I was brought to tears by an essay by the writer Natalie Diaz. She writes of the dilemma that most of us who write and speak face: What do we mean when we say or write _______? However, those of us who are monolingual don’t have much to compare our language limitation(s) to. Diaz is multilingual and she shares the limitations of English through the lens of Mojave. After reading the first paragraph of her essay I wanted all of us to speak, write, read and understand Mojave. Or any language that could express in an active and visual way what I really mean when I say anything heartfelt, true, or real. And no, I’m not entertaining a desire to leave or deny my roots. This post has nothing to do with that. I proudly, solidly and gratefully stand on my ancestors shoulders.
Diaz begins with: “In Mojave, the words we use to describe our emotions are literally dragged through our hearts before we speak them…” I only write and speak English, but I feel more than I can often write or say and I often feel keenly the limitations of the language I have access to.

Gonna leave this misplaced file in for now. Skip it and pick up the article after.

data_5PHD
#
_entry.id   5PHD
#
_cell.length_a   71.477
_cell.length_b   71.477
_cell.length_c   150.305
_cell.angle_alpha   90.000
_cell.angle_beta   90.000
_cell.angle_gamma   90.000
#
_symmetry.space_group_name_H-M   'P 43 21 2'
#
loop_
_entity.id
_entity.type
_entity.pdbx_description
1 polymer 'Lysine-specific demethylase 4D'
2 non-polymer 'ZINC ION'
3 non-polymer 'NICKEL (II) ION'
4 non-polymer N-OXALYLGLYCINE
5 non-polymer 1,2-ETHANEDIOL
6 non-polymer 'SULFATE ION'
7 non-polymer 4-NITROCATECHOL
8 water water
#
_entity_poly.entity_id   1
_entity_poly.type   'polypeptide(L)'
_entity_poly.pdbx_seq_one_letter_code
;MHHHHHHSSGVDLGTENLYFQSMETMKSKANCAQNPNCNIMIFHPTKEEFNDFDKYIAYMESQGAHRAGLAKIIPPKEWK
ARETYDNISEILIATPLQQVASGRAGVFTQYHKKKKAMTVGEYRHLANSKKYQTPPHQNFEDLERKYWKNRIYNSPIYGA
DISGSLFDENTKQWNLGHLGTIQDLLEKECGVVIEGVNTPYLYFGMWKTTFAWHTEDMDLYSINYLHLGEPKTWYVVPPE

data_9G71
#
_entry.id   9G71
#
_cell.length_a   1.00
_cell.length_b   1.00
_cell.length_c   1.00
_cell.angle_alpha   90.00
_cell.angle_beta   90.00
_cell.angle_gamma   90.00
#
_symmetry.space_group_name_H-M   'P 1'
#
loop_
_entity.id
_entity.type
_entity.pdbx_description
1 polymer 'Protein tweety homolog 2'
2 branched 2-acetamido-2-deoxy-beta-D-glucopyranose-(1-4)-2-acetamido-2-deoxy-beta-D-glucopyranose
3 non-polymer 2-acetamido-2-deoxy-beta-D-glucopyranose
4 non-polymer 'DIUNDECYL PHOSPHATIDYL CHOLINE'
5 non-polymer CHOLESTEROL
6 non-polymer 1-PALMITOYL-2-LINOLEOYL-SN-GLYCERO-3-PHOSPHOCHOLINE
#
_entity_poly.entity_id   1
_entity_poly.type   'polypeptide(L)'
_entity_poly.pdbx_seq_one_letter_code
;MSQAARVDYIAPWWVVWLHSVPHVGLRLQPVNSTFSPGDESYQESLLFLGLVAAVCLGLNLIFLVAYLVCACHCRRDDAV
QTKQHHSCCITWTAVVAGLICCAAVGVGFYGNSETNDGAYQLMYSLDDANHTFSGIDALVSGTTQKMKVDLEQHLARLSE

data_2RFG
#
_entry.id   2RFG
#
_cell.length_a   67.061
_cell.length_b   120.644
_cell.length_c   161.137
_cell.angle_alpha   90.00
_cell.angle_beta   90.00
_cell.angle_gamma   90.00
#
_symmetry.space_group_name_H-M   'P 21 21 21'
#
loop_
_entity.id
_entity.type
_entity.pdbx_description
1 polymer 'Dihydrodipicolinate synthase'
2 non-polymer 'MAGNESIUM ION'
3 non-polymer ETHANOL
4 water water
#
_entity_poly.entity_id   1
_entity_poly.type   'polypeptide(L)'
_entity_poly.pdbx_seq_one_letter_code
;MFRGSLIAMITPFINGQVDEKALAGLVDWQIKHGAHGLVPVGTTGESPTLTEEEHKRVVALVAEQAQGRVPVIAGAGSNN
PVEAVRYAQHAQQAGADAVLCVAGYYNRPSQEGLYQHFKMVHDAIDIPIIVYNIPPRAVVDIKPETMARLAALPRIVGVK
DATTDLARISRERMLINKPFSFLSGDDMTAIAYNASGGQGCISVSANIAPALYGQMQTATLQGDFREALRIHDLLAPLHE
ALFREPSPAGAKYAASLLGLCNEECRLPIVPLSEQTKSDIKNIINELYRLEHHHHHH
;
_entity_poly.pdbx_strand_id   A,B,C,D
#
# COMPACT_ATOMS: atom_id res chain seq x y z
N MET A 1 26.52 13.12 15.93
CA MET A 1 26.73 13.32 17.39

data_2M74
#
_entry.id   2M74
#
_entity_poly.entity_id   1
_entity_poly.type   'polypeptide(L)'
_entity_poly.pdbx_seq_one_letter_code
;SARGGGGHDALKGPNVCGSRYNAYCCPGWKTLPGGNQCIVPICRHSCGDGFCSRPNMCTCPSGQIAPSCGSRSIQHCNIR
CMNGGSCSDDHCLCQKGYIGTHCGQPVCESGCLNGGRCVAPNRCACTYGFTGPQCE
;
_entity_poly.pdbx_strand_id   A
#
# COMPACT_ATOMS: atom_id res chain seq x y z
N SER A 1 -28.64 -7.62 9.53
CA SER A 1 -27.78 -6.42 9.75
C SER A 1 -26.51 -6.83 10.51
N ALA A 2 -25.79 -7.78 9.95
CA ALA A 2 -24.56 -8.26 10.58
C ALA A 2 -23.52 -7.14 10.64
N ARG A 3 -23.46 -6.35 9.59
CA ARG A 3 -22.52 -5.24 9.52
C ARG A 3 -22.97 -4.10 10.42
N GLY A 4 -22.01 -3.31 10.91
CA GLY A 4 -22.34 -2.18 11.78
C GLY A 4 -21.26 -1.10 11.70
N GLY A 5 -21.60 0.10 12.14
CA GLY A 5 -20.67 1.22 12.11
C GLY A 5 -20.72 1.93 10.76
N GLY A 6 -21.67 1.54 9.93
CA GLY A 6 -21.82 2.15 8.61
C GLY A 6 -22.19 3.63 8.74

Here’s a link to her brilliant essay:
I needed to hear what Natalie Diaz had to say, and I’m sure I’ll be returning to her words often as I chip away at the language I use to write poems, fiction and love notes.
Thank you for writing this. In Canada the same thing has happened to aboriginal children. They are taken from their parents, put into boarding schools, punished for speaking their native language. Since the boarding schools provide inadequate education these students are limited in their future lives and have no heritage to fall back on. ~ Dennis
Thanks Dennis, your comment encourages my thinking that it’s a good thing that there are people like Natalie Diaz who are working to sustain their heritage and teach those who will hopefully keep the culture alive.